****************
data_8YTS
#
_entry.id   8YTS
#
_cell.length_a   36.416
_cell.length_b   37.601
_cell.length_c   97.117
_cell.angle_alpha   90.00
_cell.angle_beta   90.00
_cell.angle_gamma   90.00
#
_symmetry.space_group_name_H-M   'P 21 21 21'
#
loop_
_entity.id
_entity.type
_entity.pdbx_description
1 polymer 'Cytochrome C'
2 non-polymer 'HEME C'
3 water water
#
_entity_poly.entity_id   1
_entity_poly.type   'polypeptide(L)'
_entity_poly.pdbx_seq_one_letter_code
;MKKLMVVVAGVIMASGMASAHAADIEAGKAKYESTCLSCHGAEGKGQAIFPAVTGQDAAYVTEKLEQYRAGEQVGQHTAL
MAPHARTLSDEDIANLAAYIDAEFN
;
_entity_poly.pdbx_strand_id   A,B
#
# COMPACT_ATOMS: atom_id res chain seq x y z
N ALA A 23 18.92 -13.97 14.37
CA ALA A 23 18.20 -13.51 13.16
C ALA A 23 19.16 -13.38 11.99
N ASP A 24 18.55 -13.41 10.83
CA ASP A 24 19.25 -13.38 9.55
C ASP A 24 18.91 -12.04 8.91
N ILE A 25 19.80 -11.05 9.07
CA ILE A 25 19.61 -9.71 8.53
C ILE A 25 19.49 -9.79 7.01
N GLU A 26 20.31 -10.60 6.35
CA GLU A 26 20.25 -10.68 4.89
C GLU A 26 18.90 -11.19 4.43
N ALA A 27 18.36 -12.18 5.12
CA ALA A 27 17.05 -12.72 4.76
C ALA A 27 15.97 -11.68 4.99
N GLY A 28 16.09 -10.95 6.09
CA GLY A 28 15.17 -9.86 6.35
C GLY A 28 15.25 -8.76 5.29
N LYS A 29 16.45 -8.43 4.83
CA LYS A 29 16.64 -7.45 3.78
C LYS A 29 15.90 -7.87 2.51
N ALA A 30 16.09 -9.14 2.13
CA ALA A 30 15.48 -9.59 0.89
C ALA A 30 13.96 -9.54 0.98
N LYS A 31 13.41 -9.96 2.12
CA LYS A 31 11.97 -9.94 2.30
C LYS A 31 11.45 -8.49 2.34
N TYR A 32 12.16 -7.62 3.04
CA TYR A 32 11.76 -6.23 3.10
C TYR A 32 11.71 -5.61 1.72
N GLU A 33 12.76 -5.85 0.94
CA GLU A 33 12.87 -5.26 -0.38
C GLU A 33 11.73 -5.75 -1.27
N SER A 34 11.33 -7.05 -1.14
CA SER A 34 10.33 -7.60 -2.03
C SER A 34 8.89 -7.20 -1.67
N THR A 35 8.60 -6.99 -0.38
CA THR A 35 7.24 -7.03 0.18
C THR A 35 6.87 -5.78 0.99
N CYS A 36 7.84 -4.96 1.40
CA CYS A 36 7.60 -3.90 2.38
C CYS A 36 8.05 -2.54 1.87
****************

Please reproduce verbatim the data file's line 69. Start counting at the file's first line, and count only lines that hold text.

C THR A 35 6.87 -5.78 0.99